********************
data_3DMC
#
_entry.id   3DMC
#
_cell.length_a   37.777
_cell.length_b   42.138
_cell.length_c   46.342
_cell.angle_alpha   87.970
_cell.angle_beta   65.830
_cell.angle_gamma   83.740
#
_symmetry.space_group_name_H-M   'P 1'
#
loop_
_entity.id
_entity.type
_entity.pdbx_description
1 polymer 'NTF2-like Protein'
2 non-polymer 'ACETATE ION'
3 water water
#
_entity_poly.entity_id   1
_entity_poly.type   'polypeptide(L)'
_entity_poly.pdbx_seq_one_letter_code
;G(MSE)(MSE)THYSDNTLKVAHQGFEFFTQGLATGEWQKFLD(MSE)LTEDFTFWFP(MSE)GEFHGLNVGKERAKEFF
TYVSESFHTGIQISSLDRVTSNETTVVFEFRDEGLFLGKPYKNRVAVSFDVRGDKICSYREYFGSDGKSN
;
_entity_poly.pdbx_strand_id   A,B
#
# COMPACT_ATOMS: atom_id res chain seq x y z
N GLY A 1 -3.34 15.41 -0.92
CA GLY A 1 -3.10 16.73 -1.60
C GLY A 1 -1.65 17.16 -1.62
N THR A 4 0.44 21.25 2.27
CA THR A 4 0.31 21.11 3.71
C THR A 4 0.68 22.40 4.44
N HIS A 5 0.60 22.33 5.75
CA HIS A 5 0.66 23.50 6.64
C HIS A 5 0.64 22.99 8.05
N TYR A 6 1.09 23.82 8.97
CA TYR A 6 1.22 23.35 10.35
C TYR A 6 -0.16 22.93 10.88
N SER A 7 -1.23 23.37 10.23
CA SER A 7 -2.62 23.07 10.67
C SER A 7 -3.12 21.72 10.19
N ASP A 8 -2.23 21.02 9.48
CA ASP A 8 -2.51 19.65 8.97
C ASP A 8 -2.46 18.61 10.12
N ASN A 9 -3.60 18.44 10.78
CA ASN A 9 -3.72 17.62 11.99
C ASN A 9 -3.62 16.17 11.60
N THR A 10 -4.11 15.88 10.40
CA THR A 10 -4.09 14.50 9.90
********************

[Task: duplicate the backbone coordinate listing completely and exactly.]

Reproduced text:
data_3DMC
#
_entry.id   3DMC
#
_cell.length_a   37.777
_cell.length_b   42.138
_cell.length_c   46.342
_cell.angle_alpha   87.970
_cell.angle_beta   65.830
_cell.angle_gamma   83.740
#
_symmetry.space_group_name_H-M   'P 1'
#
loop_
_entity.id
_entity.type
_entity.pdbx_description
1 polymer 'NTF2-like Protein'
2 non-polymer 'ACETATE ION'
3 water water
#
_entity_poly.entity_id   1
_entity_poly.type   'polypeptide(L)'
_entity_poly.pdbx_seq_one_letter_code
;G(MSE)(MSE)THYSDNTLKVAHQGFEFFTQGLATGEWQKFLD(MSE)LTEDFTFWFP(MSE)GEFHGLNVGKERAKEFF
TYVSESFHTGIQISSLDRVTSNETTVVFEFRDEGLFLGKPYKNRVAVSFDVRGDKICSYREYFGSDGKSN
;
_entity_poly.pdbx_strand_id   A,B
#
# COMPACT_ATOMS: atom_id res chain seq x y z
N GLY A 1 -3.34 15.41 -0.92
CA GLY A 1 -3.10 16.73 -1.60
C GLY A 1 -1.65 17.16 -1.62
N THR A 4 0.44 21.25 2.27
CA THR A 4 0.31 21.11 3.71
C THR A 4 0.68 22.40 4.44
N HIS A 5 0.60 22.33 5.75
CA HIS A 5 0.66 23.50 6.64
C HIS A 5 0.64 22.99 8.05
N TYR A 6 1.09 23.82 8.97
CA TYR A 6 1.22 23.35 10.35
C TYR A 6 -0.16 22.93 10.88
N SER A 7 -1.23 23.37 10.23
CA SER A 7 -2.62 23.07 10.67
C SER A 7 -3.12 21.72 10.19
N ASP A 8 -2.23 21.02 9.48
CA ASP A 8 -2.51 19.65 8.97
C ASP A 8 -2.46 18.61 10.12
N ASN A 9 -3.60 18.44 10.78
CA ASN A 9 -3.72 17.62 11.99
C ASN A 9 -3.62 16.17 11.60
N THR A 10 -4.11 15.88 10.40
CA THR A 10 -4.09 14.50 9.90